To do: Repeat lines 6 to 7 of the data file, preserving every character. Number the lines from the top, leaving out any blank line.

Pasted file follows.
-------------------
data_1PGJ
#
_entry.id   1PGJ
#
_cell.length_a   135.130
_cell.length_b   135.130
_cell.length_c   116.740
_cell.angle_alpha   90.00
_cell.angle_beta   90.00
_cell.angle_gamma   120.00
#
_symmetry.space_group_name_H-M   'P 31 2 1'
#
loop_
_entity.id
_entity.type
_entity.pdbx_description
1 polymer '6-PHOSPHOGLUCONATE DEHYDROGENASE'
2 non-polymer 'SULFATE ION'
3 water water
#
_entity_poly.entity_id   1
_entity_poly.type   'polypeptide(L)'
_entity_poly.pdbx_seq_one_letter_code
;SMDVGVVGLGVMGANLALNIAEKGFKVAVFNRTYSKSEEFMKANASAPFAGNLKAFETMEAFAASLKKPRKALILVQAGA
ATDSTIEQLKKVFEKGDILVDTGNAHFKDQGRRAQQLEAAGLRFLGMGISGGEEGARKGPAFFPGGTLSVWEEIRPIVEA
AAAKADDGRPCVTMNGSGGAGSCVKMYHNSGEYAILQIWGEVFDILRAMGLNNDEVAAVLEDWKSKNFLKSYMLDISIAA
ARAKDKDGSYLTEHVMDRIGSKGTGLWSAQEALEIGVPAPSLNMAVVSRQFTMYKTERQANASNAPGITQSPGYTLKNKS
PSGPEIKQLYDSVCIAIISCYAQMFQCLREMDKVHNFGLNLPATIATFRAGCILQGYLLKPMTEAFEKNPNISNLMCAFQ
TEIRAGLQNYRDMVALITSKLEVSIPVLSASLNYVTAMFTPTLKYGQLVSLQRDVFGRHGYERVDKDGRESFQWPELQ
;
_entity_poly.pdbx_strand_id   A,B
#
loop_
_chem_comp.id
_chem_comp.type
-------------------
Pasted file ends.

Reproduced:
_cell.length_b   135.130
_cell.length_c   116.740